GLO­RIA T

A FESTIVA NAMED A G I F T THAT S PA R K E D A L I F E LONG PA S S I ON

New Zealand Classic Car - - Report - Pho­tos:

his Blaze Red Ford Festiva GL was pur­chased new by Sy­bil Irene Thorpe from Avon City Ford, Sock­burn, Christchurch, on March 9, 1992. The records show that Graeme Green was the sales­man, and the re­tail price was $21,895. Mrs Thorpe chose to have fit­ted, at ad­di­tional cost, clear plas­tic head­light cov­ers and black num­ber­plate sur­rounds. It seems as­ton­ish­ing to me that some fran­chise deal­ers would charge their cus­tomers for num­ber-plate sur­rounds that car­ried their com­pany’s name. These plate sur­rounds are still fit­ted to the car, and will re­main, as the plan is to re­tain the Festiva as close as pos­si­ble to the day it left the Avon City Ford show­room.

Sy­bil lived in the sub­urb of Wind­sor, east Christchurch. This en­tire sub­urb was to­tally red-zoned af­ter the dev­as­tat­ing 2010/’11 earth­quakes. As this New Zealand–new model did not have power steer­ing (as op­posed to the Ja­panese-as­sem­bled ex­am­ples, she must have found back­ing out of her awk­wardly placed garage dif­fi­cult. Dur­ing her 19 years of own­er­ship, Sy­bil kept her red Ford in im­mac­u­late con­di­tion. When she passed away, in late 2010, the odo was read­ing a mere 40,143km — an av­er­age of only 2112km per year.

First sight

One day, in early De­cem­ber 2010, I vis­ited a sign­writer friend of mine, Den­nis Thorpe. It was then that I first saw this car, as Den­nis was gen­tly wash­ing it down. I was im­me­di­ately im­pressed with its over­all con­di­tion. Den­nis ex­plained to me that his mother had pur­chased it new, had passed away a cou­ple of months ago, and that he was about to of­fer it for sale. With­out hes­i­ta­tion, a deal was done.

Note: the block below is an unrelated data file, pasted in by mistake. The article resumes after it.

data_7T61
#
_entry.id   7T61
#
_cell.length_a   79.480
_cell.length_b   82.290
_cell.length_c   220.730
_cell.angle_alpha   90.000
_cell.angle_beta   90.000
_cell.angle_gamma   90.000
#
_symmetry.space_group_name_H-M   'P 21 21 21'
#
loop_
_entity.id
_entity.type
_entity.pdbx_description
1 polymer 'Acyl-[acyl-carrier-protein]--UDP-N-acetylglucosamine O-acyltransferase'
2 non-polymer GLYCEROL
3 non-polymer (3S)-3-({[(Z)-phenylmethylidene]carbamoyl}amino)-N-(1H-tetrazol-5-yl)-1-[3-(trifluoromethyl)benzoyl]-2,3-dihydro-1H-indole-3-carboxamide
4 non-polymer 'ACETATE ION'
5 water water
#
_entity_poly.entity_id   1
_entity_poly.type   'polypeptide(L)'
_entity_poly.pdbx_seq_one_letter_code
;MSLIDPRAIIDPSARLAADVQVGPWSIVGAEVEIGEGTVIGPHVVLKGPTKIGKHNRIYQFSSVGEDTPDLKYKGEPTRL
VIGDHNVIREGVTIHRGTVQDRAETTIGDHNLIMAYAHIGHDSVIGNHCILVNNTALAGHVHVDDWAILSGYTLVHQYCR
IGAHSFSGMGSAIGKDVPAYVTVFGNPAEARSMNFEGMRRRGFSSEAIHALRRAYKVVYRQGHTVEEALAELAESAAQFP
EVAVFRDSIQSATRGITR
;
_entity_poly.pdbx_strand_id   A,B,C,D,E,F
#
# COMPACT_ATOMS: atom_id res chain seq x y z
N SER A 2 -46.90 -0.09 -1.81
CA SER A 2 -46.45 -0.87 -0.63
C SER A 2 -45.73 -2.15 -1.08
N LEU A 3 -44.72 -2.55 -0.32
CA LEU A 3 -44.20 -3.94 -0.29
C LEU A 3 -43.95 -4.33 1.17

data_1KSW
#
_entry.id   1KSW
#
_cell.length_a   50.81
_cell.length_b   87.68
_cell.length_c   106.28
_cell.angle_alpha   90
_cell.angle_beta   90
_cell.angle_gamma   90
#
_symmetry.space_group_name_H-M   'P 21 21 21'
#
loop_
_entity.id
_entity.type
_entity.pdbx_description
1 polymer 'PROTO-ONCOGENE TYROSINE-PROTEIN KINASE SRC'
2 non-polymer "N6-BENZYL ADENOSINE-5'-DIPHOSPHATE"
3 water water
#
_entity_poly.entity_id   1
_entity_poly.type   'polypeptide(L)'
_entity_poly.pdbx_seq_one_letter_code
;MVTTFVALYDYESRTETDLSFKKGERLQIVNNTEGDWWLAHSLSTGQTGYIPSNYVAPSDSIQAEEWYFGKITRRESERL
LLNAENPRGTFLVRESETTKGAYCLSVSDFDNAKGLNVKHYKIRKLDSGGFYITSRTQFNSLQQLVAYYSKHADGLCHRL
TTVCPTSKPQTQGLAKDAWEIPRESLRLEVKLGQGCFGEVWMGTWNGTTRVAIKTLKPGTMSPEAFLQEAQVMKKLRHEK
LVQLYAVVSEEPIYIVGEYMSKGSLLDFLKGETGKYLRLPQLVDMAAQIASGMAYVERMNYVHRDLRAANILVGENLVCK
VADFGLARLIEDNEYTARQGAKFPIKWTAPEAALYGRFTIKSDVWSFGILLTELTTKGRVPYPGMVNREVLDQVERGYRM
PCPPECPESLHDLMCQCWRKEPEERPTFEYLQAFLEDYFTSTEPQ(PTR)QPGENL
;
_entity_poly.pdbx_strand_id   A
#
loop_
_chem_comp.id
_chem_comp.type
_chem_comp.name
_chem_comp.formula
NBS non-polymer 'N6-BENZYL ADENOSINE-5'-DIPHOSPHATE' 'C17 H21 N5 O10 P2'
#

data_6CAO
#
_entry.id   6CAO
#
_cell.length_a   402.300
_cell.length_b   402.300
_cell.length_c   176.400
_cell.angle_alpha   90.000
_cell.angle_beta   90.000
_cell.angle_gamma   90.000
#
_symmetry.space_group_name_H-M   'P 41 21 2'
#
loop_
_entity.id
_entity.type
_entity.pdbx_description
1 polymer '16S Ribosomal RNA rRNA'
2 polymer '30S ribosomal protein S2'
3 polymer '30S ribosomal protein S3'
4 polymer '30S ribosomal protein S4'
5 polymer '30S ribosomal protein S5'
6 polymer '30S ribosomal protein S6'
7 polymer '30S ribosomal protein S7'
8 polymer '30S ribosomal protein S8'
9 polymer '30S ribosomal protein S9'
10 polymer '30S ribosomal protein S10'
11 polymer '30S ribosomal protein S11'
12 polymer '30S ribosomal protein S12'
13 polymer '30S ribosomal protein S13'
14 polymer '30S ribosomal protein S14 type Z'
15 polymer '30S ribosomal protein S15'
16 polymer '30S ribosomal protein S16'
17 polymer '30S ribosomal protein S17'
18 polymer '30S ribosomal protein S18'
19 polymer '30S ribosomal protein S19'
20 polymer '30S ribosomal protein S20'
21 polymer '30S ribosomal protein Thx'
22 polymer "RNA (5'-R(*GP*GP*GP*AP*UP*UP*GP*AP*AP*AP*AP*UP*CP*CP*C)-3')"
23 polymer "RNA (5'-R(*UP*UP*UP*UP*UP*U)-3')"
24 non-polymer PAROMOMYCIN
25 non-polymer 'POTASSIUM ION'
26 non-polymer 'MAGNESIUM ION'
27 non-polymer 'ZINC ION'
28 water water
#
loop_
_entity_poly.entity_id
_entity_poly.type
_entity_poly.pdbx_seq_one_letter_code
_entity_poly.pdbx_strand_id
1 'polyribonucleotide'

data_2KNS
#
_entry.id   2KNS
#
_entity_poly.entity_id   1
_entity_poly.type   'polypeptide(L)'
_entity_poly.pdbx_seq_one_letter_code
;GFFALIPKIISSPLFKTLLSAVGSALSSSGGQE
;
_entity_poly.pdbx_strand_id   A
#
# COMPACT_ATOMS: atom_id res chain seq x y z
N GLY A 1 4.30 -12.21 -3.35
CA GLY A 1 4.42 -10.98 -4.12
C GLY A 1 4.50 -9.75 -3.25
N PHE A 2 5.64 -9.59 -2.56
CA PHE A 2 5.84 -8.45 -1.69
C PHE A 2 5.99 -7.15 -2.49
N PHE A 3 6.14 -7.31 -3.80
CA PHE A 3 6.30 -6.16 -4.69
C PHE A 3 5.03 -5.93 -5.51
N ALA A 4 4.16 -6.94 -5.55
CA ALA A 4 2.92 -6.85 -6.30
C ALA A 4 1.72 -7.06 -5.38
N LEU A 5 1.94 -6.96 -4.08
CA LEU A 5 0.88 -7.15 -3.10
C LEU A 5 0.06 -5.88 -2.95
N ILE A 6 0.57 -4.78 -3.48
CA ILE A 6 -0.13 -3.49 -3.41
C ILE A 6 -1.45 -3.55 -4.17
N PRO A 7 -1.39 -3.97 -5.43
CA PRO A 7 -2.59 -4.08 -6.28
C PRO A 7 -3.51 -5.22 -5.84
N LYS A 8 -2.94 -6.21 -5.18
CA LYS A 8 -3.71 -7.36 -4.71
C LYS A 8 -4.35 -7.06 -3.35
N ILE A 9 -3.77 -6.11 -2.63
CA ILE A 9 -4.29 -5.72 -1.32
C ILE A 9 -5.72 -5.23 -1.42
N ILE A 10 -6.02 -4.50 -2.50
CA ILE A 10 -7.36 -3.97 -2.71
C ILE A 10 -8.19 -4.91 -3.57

I ac­tu­ally pur­chased it for my grand­daugh­ter, So­phie O’grady, then aged 15. So it was, on Christ­mas Day of 2010, that I pre­sented the wee Ford to her.

two years while she at­tended univer­sity! How­ever, I pur­chased the car back, and im­me­di­ately em­barked on a com­plete ma­jor groom. Af­ter two full days of work, the Festiva was once again look­ing pris­tine. Plan­ning to sur­prise So­phie once more, the car was garaged for sev­eral months be­fore, fi­nally, one day in 2014, I pre­sented it to her for the sec­ond time.

My hope is that So­phie will keep this Ford for the rest of her life, to use on spe­cial oc­ca­sions — the likes of the an­nual events in Canterbury like the Park­side Me­dia Clas­sic Christ­mas Pic­nic, the All Ford Day, Twin Rivers Sum­mer Pa­rade, Henry Ford Memo­rial Rally, North Canterbury Clas­sic Tour, Kaik­oura Hop, Am­ber­ley All Makes Ve­hi­cle Ex­trav­a­ganza, plus the All Bri­tish Day.

While many read­ers may not re­gard this Ford as a present-day clas­sic, given the vin­tage car club’s slid­ing 30-year ac­cep­tance rule, it’s only five years and three months un­til this car will be el­i­gi­ble to par­tic­i­pate in its events. Over the past three years or so, I have no­ticed a slow but sure in­crease in ve­hi­cles man­u­fac­tured in the mid 1970s to early ’90s bracket par­tic­i­pat­ing in clas­sic car events. Henry Ford once said “His­tory is bunk”, but, let’s face it, you can’t stop progress.

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